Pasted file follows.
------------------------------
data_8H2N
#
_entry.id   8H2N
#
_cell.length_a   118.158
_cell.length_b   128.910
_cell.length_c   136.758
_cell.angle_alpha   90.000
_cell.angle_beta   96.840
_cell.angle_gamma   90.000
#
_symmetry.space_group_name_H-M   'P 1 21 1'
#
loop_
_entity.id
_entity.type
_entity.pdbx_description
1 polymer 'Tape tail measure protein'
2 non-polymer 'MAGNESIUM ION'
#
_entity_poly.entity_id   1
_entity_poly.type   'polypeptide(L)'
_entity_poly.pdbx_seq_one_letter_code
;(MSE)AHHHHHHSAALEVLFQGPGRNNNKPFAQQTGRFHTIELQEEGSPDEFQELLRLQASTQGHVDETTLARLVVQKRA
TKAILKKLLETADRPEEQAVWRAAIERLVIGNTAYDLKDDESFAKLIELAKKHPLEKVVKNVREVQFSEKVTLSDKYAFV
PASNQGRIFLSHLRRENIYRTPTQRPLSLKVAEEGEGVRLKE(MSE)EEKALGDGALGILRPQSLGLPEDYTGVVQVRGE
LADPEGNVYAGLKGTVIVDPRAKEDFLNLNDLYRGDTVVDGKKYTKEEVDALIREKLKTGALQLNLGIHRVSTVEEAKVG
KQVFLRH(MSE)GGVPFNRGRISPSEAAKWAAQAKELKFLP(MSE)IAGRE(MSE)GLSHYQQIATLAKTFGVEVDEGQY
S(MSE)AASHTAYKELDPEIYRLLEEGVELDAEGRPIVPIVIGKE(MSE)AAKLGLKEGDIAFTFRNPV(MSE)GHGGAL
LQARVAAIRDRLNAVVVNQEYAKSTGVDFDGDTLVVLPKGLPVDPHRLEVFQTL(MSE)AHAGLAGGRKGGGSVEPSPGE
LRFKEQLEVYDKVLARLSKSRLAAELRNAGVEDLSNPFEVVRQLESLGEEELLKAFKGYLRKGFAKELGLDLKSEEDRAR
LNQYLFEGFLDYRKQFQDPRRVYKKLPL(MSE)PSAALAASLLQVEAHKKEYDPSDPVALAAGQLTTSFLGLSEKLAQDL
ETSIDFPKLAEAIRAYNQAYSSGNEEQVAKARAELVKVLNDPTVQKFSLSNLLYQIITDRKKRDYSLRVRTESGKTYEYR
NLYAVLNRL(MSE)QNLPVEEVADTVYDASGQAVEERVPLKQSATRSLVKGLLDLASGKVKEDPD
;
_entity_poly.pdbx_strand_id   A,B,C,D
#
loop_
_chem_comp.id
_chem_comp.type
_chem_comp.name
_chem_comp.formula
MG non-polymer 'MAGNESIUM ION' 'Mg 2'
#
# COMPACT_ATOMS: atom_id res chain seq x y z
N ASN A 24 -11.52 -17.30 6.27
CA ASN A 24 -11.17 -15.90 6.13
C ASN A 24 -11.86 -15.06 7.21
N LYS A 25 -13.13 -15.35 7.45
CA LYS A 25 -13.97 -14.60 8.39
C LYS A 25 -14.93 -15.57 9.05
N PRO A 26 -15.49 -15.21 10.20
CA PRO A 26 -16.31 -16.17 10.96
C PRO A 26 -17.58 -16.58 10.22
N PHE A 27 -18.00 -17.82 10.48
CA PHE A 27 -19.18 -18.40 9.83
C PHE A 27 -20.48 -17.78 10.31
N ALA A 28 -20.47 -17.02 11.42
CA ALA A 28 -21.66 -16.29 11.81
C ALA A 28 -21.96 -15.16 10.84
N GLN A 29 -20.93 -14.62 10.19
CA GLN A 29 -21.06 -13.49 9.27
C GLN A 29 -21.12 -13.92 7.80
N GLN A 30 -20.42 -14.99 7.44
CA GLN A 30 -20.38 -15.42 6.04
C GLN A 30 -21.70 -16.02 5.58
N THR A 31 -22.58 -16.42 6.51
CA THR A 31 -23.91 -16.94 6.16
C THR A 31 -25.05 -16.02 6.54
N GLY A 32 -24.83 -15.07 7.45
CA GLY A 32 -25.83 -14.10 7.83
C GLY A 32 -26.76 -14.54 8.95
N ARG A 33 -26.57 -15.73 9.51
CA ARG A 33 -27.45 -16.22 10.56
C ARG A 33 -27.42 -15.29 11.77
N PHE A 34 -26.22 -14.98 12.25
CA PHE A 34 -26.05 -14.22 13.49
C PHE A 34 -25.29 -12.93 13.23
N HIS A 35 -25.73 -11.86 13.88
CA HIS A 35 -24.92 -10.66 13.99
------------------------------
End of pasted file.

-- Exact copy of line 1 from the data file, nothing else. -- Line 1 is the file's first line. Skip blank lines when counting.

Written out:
data_8H2N